ALBUQUERQUE, N.M. — It snowed last Thanksgiving, the surprisingly sloppy storm preventing many New Mexicans from gathering together to give thanks with family and friends and far too much food.
Rollovers and crashes were so plentiful on slippery city streets and snowy mountain roads that day that law officers were told to respond only to the most serious ones.
Readers told me about how the storm had forced them to resort to their Plan B’s. One made do with beef fajitas when his flight home was canceled. Another tearfully told her daughter, son-in-law and their new baby not to chance the trip from Santa Fe and instead come by for leftovers once the storm passed and the way was clear.
At my house, two turkeys, several pounds of mashed potatoes, my grandmother’s famous dressing and a kettle of homemade red chile sauce were among the delectables prepared for a party of 17 until weather whittled the guest list down to the four of us who live here.
We had leftovers for days.
“Not as many people at the table this year, but we will eat, drink, be merry and thankful for surviving another eventful year and for our friends and family near and far,” I wrote then.
That year, friends and family felt far away. This year, they feel farther yet, as they have for eight months since COVID-19 blew in like a blinding storm.
Since Monday, New Mexico has been under another lockdown, forced upon us because the virus is spreading out of control, hospitals are at near capacity, health workers are overextended, too many lives are being lost and too many of us are refusing to do our part by wearing masks, staying home and staying away from social gatherings.
Despite the science, despite pleas from exhausted health workers, despite too many obituaries and empty chairs at kitchen tables, there are still too many of us who believe the pandemic is a hoax or a liberal plot or a violation of civil rights or not as bad as the media portrays.
As a result, those who have demanded the freedom to live their lives mask-less and en masse have forced us all to lose more of our freedom – or our lives and livelihoods.
Under the amended emergency public health order many non-essential businesses are again closed and dining on-site is again forbidden. We are back to curbside dining, waiting in long lines at big box stores and worshiping at arms’ length and in fewer numbers.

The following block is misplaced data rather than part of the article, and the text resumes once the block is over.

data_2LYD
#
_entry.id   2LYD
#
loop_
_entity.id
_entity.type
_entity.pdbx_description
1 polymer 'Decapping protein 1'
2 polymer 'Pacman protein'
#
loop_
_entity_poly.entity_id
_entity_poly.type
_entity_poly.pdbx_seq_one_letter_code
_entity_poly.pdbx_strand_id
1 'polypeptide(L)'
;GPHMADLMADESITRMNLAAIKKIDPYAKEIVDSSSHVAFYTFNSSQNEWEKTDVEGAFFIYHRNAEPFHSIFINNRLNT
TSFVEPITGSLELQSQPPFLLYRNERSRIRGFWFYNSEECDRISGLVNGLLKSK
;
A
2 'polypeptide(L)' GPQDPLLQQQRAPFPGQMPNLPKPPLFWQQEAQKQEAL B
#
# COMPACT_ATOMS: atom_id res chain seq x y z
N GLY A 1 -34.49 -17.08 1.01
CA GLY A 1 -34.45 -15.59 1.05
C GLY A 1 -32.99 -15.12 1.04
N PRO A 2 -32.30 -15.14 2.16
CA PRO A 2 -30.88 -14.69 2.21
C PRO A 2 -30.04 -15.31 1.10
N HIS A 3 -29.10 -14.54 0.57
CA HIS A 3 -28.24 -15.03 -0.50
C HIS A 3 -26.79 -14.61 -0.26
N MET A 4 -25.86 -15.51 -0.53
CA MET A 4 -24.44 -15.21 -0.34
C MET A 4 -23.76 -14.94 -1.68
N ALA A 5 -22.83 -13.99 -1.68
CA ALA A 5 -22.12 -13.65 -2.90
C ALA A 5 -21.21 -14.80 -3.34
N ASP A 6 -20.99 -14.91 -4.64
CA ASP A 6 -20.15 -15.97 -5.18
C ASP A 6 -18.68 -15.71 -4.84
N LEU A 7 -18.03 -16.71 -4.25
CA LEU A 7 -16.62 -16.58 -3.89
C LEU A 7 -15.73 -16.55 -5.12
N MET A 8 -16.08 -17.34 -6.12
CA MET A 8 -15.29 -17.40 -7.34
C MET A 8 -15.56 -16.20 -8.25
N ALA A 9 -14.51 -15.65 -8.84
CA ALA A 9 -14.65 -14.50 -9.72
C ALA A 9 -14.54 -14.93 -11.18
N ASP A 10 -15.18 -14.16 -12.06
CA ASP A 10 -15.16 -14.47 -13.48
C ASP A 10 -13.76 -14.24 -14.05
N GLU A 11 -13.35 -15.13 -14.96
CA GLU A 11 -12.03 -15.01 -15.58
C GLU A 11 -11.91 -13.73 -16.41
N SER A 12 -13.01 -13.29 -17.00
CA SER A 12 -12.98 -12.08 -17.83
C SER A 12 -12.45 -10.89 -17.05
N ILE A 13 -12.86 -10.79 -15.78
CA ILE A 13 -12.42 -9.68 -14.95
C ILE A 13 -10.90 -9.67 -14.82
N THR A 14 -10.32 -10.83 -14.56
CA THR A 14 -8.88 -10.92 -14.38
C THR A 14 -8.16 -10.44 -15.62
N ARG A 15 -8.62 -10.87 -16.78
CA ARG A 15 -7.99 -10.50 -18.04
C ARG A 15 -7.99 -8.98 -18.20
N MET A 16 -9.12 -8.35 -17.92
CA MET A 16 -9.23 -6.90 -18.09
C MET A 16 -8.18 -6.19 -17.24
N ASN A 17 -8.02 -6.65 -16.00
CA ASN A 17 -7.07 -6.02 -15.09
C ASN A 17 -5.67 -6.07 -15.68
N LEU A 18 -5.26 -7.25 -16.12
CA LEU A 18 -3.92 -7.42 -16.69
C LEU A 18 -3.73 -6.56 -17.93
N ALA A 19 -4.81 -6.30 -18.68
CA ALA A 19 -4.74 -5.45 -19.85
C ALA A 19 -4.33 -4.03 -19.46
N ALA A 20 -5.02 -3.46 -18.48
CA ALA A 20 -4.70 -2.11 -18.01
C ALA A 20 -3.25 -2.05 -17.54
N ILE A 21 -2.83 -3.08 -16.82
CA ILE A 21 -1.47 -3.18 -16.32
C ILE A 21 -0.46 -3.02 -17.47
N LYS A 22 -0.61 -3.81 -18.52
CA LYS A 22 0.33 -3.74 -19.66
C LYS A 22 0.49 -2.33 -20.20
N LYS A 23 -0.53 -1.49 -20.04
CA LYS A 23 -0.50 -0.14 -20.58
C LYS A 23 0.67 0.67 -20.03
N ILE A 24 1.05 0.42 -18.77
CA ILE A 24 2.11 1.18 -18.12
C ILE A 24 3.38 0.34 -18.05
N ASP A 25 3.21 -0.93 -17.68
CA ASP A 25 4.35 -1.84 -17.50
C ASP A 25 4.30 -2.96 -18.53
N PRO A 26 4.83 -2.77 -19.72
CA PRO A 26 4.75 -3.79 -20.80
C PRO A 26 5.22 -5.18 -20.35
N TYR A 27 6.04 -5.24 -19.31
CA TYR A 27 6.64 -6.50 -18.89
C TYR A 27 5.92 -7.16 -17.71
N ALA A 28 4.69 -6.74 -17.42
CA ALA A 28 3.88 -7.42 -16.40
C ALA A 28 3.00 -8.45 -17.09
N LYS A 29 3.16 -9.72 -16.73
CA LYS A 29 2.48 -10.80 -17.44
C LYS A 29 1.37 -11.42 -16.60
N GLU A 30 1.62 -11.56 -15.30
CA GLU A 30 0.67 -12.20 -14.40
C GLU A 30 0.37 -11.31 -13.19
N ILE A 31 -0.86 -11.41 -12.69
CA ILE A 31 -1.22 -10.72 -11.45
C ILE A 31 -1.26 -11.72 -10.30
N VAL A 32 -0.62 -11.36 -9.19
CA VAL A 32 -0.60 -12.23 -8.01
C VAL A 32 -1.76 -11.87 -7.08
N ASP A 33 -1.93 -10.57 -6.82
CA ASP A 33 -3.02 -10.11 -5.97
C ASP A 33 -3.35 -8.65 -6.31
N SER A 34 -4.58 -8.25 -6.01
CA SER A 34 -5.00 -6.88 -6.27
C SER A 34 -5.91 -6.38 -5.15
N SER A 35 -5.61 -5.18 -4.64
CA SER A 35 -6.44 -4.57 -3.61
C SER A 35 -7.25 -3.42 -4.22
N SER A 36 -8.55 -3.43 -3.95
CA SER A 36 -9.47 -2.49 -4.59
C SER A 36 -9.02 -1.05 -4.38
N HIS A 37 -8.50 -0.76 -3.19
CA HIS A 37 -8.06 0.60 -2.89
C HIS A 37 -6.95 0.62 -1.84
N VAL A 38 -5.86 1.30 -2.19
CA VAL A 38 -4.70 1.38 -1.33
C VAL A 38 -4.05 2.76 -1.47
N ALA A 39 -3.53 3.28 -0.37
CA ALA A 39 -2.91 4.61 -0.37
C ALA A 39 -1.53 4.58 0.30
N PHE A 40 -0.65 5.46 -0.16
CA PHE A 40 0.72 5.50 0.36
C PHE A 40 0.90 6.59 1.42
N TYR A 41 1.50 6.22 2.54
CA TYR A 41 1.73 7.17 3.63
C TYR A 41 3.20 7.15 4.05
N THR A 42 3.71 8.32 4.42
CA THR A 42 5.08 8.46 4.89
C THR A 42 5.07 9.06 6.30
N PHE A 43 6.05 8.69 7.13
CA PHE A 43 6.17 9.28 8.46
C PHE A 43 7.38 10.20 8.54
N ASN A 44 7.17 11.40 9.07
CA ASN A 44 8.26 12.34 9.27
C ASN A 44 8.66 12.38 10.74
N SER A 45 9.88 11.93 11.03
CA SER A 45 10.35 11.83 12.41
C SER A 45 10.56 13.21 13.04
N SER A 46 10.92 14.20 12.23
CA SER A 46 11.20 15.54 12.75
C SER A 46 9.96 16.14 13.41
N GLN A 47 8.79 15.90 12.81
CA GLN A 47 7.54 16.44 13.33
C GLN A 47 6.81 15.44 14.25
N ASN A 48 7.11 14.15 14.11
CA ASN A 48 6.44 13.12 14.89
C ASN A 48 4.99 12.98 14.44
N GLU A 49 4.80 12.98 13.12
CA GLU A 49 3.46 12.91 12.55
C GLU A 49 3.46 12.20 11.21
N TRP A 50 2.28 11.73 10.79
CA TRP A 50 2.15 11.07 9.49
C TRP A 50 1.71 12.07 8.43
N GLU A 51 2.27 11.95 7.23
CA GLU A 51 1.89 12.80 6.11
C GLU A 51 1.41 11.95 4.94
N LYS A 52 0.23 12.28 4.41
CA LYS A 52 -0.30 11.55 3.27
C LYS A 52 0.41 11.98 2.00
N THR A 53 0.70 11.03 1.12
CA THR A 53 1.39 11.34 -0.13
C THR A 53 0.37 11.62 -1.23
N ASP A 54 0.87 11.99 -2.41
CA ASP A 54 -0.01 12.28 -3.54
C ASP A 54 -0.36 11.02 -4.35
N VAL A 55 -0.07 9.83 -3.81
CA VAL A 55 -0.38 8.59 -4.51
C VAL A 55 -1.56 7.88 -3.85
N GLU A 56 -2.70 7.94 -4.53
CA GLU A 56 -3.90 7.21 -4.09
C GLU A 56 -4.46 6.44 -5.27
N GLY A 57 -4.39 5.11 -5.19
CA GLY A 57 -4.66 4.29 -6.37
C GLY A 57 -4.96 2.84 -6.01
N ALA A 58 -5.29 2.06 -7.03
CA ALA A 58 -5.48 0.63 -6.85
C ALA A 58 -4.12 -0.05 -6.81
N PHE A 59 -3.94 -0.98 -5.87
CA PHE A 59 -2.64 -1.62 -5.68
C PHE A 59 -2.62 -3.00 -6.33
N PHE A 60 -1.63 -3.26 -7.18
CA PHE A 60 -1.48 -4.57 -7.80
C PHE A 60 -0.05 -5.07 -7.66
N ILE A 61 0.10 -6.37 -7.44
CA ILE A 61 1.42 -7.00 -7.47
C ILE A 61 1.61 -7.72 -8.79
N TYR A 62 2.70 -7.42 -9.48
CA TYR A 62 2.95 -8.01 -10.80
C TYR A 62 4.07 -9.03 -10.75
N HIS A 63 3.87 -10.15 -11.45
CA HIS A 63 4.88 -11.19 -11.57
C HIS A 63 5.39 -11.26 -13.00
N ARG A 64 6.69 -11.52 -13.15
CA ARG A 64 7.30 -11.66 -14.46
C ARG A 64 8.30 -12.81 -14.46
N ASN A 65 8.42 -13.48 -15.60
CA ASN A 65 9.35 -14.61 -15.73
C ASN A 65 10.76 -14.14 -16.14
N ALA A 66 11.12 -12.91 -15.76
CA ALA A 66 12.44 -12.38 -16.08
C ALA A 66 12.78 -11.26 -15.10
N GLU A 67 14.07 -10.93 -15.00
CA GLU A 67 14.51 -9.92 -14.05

New Mexico’s shutdown order is among the most aggressive nationwide amid the recent coronavirus surge, as my colleagues reported. But we are not alone. Other governors and mayors from California to New Jersey are also being forced to make draconian decisions to stem the spread (again) of COVID-19.
Even Mexico is locking down. A reader writes that “restriction crybabies” should consider Ciudad Juárez, where orders are at Semáforo Rojo, or red light, level, the most severe.
There, face masks are mandatory in public, hosting a good time can lead to jail time, no more than two people are allowed in a vehicle, alcohol sales are limited and public activities are banned from 10 p.m. to 6 a.m.
“The police will stop you if you’re out then,” she wrote. “You can only buy liquor on Monday, Tuesday, Wednesday because they don’t want people to stock up for weekend parties.”
Even Mexico’s traditional Día de los Muertos celebrations earlier this month were largely curtailed by limiting entry to cemeteries.
“I was just surprised how Mexico is doing such a better job than we are,” she wrote. “So many here want to go to a gym or eat in a restaurant than to stay alive.”
Mexico, it should be noted, is not doing as badly as the United States, which continues to lead the world in the total number of COVID-19 infections and deaths, according to the Johns Hopkins University. Think of that.
And now we are a week away from Thanksgiving. I wonder how many of us will forego the feast and stay away from those we love – because we love them enough to keep them safe.
Under the amended order, mass gatherings are prohibited – “mass” being more than five, unless they are folks you are already locked down with. Such social gatherings, especially now that they are held mostly indoors, are major contributors to the spread of this awful virus. They are what keep some businesses closed and the economy teetering on catastrophe. They are what keep our hospital beds full. They are what could lead to far too many funerals by Christmas.
It’s not easy, I know. We love our traditions. We love our people.
But last Thanksgiving when the snow fell, we stayed home, made do and resorted to our Plan Bs. And we survived.
So this Thanksgiving let us look forward to next Thanksgiving, to the hope of effective vaccines on the horizon, to brighter days together once the storm passes and the way is clear.
UpFront is a front-page news and opinion column.